The UK financial sector watchdog has announced fresh measures meant to protect consumers from increasing debt as official data showed that borrowing through credit cards, overdrafts and car loans has topped £200 billion for the first time since the global financial crisis.
The Financial Conduct Authority said it was cracking down on the high cost of overdrafts and conducting a review of the booming car loan market.
The step comes against the backdrop of credit ratings agency Moody's warning over the growing household debt mountain. Moody's said some borrowers would struggle to repay their debt as the economy weakened and inflation ate into their salaries.
Unsecured consumer credit, which included credit cards, car loans and overdrafts, peaked in the autumn of 2008 – just as the banking crisis was unfolding, and dropped in subsequent years, but has been rising again since 2014 and is now close to the level of the pre-crisis lending boom.
Data from the Bank of England yesterday showed that it grew by 10 per cent in the year to June, to almost £201 billion. It was above £200 billion last in December 2008.
The FCA published a paper yesterday in which it said that one in six people with debt on credit cards, personal lending and car loans – 2.2 million – were in financial distress.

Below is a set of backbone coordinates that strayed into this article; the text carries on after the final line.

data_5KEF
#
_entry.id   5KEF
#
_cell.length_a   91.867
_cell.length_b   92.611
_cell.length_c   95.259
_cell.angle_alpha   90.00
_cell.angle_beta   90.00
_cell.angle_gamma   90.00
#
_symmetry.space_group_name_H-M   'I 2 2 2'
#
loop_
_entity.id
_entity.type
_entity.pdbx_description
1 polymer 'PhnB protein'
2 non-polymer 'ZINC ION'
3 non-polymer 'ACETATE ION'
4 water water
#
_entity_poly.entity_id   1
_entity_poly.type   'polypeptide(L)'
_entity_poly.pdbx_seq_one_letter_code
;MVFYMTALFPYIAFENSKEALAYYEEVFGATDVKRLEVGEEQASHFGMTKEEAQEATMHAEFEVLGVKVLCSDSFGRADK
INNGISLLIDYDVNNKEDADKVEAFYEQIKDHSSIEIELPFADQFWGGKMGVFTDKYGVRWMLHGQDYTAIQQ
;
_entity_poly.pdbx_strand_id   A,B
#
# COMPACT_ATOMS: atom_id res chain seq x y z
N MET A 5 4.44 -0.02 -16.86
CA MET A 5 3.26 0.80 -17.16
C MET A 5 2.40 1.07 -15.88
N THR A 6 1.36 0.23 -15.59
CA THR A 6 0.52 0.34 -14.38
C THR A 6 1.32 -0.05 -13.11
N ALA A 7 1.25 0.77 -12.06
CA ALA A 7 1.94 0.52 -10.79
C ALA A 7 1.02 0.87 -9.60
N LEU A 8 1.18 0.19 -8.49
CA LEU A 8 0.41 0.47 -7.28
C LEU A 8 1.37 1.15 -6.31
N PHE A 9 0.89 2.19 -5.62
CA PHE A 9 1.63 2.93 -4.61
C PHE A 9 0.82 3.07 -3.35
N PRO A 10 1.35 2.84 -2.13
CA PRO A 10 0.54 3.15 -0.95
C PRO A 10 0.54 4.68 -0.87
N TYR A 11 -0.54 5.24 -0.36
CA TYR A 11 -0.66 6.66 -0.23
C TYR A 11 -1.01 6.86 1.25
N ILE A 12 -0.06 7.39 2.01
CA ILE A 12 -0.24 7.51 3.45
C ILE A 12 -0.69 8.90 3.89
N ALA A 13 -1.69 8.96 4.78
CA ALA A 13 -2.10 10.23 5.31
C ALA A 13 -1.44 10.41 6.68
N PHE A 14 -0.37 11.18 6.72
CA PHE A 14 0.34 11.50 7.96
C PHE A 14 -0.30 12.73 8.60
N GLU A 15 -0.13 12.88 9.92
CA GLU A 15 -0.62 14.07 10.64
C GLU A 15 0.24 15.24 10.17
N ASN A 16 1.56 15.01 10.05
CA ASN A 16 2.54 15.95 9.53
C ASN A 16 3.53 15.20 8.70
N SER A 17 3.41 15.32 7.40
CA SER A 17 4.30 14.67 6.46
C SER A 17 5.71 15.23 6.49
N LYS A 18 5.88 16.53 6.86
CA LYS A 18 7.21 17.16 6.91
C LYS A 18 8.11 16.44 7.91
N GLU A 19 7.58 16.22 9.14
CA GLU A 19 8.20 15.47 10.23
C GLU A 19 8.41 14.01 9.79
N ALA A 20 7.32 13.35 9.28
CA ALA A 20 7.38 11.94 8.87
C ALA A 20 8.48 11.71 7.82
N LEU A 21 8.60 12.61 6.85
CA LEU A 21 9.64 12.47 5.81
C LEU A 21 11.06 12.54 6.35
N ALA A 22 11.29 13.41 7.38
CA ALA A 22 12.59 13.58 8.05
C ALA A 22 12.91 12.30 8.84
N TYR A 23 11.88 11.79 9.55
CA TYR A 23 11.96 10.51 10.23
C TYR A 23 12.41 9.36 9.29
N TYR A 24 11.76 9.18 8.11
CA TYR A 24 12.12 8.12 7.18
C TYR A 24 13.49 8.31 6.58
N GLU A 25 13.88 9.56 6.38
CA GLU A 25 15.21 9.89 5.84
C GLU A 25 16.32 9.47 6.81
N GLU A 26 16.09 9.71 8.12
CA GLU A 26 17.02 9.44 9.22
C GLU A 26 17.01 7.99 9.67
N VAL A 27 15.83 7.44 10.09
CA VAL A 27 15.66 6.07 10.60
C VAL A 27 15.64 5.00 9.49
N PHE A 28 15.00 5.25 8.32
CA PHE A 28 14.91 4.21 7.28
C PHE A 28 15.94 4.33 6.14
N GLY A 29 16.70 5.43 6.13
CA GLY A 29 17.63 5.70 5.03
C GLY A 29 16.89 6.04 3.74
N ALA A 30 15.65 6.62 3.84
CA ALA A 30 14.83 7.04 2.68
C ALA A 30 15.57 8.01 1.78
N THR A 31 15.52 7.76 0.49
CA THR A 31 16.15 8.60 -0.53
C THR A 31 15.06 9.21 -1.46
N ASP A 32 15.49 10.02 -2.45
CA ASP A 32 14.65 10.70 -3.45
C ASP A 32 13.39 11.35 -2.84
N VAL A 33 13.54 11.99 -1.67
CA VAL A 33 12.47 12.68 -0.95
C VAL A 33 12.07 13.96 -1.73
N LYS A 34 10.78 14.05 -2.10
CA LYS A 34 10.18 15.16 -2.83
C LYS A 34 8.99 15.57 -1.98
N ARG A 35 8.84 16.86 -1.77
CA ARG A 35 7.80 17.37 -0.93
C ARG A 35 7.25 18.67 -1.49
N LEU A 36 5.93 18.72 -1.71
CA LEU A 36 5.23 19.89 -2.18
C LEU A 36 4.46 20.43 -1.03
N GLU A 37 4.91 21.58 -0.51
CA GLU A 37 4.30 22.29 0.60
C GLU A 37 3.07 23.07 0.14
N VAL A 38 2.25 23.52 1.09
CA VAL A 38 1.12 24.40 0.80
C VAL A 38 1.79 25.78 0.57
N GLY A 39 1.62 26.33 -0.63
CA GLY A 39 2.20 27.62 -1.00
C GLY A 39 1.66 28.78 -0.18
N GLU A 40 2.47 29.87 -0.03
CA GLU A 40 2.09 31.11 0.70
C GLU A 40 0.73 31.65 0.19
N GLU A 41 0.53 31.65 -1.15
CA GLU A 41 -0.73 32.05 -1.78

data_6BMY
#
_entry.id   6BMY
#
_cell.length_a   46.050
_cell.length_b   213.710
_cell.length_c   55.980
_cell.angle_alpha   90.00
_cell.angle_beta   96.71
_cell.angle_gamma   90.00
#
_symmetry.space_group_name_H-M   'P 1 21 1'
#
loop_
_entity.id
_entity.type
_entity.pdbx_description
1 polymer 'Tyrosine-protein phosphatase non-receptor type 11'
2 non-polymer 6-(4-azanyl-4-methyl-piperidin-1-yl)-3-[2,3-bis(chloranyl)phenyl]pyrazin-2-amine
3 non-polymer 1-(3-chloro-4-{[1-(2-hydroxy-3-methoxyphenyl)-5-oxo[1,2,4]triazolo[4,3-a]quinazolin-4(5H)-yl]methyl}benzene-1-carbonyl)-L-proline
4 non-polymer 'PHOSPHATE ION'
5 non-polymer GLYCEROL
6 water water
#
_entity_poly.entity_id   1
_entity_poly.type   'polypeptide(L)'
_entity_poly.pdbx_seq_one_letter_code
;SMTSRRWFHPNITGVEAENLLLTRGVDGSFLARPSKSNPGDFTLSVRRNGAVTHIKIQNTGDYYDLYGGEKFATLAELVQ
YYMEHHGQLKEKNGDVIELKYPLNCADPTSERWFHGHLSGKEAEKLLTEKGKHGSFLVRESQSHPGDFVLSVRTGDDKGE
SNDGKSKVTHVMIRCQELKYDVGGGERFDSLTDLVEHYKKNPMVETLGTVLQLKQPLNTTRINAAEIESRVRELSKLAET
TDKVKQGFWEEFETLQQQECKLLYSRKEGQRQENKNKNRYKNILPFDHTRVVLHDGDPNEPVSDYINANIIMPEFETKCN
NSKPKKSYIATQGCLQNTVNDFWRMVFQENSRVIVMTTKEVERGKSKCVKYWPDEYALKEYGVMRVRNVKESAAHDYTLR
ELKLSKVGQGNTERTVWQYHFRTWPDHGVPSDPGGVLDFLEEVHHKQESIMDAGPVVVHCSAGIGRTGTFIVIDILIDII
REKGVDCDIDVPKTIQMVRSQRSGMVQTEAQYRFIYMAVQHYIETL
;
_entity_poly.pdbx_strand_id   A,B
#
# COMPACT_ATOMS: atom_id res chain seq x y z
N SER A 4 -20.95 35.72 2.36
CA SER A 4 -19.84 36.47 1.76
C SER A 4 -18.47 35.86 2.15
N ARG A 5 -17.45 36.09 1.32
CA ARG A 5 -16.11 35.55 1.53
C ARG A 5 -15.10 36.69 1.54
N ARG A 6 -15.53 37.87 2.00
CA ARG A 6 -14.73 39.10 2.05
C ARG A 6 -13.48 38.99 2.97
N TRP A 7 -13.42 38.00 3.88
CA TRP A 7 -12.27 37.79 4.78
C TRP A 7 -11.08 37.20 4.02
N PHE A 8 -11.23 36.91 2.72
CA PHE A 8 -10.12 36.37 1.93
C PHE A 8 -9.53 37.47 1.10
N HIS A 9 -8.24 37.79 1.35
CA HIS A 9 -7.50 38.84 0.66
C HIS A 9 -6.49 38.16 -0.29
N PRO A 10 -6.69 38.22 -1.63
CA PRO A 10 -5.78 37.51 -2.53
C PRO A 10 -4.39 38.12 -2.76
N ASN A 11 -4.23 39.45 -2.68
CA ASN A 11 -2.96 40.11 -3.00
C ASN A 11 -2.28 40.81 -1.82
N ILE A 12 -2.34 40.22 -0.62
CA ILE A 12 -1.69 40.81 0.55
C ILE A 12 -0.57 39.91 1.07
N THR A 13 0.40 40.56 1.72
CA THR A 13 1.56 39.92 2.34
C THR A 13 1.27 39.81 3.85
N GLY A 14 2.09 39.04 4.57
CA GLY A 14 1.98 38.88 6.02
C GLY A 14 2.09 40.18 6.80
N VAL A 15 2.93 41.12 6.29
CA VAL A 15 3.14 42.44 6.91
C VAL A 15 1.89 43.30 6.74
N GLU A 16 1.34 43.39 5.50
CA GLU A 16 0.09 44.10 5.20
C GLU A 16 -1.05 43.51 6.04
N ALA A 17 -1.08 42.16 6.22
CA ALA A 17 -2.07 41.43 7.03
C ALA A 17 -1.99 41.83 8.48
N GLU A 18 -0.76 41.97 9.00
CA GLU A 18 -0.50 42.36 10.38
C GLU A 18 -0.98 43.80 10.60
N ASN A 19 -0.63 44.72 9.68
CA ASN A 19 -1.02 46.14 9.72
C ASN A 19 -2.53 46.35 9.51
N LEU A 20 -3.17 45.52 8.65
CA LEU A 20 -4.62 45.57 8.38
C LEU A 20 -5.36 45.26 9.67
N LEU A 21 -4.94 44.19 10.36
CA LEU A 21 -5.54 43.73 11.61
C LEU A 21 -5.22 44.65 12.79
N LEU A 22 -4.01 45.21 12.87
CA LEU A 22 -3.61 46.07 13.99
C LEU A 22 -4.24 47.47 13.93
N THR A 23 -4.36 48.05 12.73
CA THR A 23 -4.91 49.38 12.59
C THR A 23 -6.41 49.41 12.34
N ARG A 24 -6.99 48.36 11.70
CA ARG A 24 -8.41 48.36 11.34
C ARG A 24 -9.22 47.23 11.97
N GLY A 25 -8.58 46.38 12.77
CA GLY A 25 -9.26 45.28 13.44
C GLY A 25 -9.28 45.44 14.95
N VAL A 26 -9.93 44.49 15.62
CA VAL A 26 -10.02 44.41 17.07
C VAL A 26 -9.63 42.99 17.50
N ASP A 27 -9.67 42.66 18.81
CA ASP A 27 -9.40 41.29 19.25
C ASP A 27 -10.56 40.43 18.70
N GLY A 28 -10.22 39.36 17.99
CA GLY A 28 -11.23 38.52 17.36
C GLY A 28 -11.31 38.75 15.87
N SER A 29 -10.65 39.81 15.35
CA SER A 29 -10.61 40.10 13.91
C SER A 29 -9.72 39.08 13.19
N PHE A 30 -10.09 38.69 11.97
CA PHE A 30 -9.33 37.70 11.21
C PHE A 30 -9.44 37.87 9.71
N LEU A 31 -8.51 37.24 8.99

According to the paper, the FCA is considering the scrapping charges for unarranged bank overdrafts.
"We believe there is a case to consider fundamental reform of unarranged overdrafts, and whether they should have a place in any modern banking market," the FCA said, in its review into the high-cost credit market.
In response, the banking industry pointed out that customers were usually warned if they were about to go overdrawn, usually via a text alert on a mobile app.
"When used sustainably, consumer credit is important for economic growth, and lenders work hard to ensure the balance is right between helping customers to borrow while ensuring longer term affordability," said Eric Leenders, head of personal banking at UK Finance, BBC reported.